Smart! The new buzz word for urban development in the 21st century. Smart cities, smart communities, smart society. In the 18th and 19th centuries, the industrial revolution created the wealth to build roads and railways that brought people closer together. 150 years later mobile communications meant that people didn’t need to be, well, mobile anymore. And now in 2015 we’re already well into the next phase of (im)mobility with the latest generation of smart phones and tablets connecting to a myriad of electronic services allowing us to run our lives from the palm of our hand, literally.
But to the more enlightened amongst you, this already seems like old news. Now, newly emerging technologies are turning cities from Tokyo to Toronto into vibrant electronic ethers where the most mundane or the most complex of tasks can be accomplished in just a few seconds. Shopping? Energy? Transport? Education? It’s all at our fingertips thanks to the innovative genius of a rapidly expanding community of smart city gurus.
“The Internet of Things” – a simple enough sounding phrase – is turning previously inanimate objects into living, speaking entities. By embedding objects (up to 50 billion by 2020), people and even animals with sensors that communicate information via wired or wireless systems, such as RFID, Wi-Fi or 3G, we can reduce noise pollution in our streets, manage the power and lighting in our homes and offices when we’re not there, and find a parking space at peak times. Smart pacemakers can enable a clinic in California to call a patient in Qatar and tell them to sit down because their heart has just experienced a minor event, even if the patient didn’t feel a thing!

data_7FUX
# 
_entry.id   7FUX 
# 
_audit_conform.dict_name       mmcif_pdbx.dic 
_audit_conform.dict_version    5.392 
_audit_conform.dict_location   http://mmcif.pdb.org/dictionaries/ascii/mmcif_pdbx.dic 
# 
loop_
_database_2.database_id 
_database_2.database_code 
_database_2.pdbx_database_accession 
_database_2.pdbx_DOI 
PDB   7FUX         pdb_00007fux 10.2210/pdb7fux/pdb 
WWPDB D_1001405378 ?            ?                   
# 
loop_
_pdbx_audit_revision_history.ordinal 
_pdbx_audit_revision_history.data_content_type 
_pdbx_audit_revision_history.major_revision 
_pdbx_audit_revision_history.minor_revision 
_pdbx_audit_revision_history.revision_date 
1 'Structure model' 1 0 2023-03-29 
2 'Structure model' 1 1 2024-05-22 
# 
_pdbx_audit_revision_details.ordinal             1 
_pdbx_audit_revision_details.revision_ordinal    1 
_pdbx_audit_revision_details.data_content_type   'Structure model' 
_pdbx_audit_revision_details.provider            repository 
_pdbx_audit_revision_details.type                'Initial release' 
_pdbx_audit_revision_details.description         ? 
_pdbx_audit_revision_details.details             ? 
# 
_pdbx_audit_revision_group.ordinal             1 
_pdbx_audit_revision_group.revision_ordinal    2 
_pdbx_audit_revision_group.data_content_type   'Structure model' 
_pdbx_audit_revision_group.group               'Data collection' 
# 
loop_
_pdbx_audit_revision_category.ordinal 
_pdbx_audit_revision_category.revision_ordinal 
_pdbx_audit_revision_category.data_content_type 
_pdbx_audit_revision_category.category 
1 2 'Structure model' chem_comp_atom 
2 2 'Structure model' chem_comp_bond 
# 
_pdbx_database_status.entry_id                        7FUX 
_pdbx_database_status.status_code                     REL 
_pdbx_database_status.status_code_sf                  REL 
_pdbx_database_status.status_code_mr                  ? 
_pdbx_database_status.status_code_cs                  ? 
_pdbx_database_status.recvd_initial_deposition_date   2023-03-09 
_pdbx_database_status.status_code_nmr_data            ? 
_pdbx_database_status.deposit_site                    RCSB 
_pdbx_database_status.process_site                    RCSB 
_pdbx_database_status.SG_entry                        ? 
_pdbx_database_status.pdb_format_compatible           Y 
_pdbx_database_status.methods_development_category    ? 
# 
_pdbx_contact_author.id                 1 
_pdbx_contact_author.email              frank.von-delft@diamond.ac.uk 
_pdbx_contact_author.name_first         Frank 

Advances in cloud computing have enabled smart communities to expand due to their capacity to store and process the vast amounts of data they generate relatively cheaply, making it available to anyone; individuals, small businesses, local authorities or government departments. As cloud computing services become more trusted, they will reduce the levels of finance required to fund new applications, driving a wave of innovation through our cities and society.
As more data churns out of the Internet of Things, we will see new and more sophisticated analytics, which will encourage innovation in controlling events based on real-time data. Business intelligence systems will detect patterns, predict trends and extract relevant information from massive amounts of data. Indeed, “big data” are flooding in at rates never seen before – doubling every 18 months – and as the means for analyzing and processing this information become cheaper, companies will be able to identify new business opportunities and markets, further driving innovation.
But while smart energy, smart buildings, smart transport or smart governance are the building blocks upon which our 21st century communities are being raised,
we should never lose sight of the ultimate aim of all this smartness: smart lives!